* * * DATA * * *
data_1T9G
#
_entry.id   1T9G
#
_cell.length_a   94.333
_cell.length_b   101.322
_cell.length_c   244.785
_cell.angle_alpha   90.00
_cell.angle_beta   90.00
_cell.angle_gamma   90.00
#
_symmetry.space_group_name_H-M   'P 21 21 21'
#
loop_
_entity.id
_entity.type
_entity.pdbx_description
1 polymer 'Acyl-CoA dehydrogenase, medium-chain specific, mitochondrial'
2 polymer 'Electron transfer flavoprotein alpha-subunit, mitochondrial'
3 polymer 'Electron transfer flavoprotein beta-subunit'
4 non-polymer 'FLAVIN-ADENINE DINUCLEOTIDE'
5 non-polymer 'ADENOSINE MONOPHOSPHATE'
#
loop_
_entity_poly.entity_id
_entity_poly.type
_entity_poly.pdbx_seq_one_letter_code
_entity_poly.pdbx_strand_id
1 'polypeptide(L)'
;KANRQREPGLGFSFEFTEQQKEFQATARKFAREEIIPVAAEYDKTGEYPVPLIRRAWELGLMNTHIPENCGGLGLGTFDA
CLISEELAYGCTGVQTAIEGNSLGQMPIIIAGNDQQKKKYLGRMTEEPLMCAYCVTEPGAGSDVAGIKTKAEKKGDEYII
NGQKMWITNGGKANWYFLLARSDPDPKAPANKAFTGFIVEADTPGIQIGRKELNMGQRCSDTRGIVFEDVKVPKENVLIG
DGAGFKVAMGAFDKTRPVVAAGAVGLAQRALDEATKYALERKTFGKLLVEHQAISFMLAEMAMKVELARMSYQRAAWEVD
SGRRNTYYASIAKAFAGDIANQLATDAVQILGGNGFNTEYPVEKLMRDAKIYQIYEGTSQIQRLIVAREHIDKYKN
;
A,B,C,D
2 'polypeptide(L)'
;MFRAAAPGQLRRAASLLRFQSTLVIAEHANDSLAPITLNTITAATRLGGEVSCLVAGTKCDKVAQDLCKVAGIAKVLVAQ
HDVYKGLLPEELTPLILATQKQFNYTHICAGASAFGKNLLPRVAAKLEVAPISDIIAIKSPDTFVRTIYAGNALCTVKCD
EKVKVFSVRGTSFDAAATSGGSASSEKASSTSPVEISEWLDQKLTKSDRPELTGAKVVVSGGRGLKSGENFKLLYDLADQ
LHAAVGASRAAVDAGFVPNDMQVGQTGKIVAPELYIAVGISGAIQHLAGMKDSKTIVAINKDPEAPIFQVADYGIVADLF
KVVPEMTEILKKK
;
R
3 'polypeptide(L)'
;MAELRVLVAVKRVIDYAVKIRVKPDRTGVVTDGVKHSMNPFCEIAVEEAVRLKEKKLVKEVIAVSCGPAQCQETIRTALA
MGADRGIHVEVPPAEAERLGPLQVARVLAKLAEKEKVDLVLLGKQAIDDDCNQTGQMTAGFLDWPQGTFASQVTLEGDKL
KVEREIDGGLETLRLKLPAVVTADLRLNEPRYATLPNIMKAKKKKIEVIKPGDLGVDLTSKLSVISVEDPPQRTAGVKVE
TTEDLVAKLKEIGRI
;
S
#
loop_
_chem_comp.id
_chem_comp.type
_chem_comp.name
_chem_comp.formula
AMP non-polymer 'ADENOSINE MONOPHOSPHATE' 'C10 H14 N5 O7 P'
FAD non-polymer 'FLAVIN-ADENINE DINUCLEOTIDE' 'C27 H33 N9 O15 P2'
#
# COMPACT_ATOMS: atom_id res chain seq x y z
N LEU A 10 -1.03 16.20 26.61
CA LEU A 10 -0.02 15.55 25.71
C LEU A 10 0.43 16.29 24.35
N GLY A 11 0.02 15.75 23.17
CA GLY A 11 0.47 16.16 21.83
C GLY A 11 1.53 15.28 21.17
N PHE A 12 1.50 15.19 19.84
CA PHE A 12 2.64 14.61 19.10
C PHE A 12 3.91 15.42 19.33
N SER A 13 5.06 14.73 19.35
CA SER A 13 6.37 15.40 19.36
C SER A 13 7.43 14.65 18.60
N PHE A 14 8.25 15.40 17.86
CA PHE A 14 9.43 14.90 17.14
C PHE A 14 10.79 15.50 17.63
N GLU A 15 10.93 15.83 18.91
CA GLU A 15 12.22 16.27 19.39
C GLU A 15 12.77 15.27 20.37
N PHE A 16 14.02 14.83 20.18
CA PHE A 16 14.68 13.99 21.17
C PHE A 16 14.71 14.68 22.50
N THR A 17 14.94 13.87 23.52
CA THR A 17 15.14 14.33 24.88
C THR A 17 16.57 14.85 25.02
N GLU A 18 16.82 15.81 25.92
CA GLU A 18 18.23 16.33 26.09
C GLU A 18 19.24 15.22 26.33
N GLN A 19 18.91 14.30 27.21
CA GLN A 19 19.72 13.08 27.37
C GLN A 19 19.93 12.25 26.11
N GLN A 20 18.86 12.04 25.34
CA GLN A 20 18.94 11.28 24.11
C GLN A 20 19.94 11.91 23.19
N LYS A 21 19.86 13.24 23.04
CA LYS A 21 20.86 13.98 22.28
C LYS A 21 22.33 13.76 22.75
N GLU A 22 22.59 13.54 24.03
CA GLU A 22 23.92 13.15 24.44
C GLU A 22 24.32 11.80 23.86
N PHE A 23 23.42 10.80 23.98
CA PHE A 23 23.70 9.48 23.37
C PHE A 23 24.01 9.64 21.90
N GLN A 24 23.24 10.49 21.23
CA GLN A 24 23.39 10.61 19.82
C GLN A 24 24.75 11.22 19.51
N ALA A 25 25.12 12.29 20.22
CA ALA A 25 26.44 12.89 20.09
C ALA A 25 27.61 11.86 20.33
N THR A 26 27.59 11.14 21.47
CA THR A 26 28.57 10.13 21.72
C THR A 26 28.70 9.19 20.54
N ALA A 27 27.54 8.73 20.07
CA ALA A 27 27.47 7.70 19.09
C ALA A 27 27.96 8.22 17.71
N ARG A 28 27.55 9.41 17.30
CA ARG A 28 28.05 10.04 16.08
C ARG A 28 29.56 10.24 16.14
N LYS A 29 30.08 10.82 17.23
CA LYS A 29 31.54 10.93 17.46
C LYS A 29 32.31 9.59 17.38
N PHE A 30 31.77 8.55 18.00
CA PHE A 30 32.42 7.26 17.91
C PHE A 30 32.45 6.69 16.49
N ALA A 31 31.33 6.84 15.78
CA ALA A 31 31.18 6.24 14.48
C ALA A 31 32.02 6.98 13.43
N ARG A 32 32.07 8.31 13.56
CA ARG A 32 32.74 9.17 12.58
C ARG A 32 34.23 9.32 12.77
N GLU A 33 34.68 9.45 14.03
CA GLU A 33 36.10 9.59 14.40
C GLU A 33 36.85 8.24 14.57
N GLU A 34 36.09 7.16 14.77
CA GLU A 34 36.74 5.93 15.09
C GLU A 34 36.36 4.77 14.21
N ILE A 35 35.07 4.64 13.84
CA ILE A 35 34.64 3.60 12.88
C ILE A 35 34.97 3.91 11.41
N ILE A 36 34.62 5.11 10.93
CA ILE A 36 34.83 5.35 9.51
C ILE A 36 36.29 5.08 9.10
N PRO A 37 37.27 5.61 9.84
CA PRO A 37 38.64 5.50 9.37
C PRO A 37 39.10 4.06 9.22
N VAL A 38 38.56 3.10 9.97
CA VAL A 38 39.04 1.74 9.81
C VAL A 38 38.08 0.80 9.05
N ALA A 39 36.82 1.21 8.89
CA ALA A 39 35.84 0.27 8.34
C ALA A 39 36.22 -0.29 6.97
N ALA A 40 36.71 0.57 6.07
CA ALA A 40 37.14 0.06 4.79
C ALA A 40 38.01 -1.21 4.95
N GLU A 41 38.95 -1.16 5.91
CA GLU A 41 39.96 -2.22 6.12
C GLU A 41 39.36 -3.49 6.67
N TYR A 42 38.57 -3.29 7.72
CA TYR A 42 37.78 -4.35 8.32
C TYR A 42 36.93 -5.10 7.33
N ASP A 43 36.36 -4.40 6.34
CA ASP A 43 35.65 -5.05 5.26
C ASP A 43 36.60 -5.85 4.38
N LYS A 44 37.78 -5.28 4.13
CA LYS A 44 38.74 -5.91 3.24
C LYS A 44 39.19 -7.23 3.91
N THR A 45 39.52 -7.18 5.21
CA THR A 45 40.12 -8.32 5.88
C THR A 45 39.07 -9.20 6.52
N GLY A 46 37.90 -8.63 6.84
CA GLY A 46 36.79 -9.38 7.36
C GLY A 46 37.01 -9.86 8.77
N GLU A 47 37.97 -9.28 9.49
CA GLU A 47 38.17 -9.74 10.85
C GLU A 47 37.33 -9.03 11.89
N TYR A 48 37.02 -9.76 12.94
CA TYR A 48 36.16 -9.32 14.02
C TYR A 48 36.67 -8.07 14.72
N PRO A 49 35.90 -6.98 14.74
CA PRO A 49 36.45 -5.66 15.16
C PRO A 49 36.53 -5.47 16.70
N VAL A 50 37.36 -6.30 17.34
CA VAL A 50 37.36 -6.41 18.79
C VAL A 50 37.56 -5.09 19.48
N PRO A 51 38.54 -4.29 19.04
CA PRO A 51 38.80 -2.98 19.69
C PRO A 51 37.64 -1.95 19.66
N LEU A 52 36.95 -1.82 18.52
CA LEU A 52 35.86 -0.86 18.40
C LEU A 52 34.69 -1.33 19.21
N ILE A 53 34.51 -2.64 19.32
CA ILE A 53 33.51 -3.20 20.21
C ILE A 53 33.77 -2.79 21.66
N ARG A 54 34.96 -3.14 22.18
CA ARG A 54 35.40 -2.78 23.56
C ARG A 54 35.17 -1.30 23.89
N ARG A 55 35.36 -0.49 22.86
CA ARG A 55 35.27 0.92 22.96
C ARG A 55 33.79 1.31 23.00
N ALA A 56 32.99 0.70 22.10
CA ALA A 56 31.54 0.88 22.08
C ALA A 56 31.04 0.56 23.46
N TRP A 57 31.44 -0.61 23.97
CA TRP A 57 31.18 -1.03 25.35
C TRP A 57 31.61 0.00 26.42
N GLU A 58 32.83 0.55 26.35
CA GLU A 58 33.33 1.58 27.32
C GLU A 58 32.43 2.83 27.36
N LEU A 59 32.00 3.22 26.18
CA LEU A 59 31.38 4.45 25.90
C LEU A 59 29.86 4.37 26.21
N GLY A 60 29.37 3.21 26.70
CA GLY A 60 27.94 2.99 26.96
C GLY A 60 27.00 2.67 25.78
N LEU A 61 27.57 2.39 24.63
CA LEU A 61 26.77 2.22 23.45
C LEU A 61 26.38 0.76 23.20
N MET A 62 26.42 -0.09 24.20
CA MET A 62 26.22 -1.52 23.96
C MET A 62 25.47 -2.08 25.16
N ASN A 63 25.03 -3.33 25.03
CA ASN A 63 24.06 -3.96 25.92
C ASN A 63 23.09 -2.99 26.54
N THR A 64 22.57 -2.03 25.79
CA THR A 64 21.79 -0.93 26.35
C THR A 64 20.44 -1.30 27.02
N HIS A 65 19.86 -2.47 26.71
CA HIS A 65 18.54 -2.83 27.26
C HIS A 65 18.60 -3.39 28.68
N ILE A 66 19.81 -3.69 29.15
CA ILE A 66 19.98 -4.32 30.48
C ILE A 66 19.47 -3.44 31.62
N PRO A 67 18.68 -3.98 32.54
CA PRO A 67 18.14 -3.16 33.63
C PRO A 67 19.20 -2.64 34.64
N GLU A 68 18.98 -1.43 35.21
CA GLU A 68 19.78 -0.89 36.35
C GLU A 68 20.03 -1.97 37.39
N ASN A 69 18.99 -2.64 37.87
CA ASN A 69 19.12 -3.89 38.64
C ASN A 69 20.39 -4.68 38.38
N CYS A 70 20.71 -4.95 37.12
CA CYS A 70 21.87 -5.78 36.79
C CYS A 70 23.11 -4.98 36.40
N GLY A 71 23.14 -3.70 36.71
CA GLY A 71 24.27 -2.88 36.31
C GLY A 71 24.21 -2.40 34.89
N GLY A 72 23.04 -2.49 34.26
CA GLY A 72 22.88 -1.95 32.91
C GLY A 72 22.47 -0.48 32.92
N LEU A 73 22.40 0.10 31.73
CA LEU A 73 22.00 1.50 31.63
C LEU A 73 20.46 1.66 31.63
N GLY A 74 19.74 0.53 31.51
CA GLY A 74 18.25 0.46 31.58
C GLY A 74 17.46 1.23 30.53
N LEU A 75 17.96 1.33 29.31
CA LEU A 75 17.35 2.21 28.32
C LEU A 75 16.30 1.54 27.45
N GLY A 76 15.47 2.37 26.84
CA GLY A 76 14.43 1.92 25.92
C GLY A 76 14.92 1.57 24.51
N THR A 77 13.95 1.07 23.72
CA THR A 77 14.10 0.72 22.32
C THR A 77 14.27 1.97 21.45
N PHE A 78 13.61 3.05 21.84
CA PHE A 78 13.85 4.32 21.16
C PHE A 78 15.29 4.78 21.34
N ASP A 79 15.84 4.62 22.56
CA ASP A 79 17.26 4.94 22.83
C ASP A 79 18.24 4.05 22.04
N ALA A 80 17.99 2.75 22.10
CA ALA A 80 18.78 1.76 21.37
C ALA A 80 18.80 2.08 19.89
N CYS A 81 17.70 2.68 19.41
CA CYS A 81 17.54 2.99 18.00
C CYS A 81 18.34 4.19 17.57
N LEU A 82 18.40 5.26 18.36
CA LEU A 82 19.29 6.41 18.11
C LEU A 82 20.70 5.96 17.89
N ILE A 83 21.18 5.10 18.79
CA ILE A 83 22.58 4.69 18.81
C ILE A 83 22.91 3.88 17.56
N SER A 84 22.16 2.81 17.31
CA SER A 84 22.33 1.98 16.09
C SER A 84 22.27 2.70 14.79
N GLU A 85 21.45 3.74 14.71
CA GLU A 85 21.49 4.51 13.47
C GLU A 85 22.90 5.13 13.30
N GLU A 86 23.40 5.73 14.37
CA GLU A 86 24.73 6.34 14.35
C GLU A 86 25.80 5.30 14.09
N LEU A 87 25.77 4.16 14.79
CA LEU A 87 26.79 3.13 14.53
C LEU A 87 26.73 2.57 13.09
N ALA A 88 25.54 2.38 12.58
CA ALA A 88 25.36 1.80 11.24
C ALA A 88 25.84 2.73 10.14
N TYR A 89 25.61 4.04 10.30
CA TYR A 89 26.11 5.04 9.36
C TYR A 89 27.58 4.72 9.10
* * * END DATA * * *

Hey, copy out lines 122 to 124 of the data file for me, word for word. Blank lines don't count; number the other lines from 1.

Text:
N PHE A 30 31.77 8.55 18.00
CA PHE A 30 32.42 7.26 17.91
C PHE A 30 32.45 6.69 16.49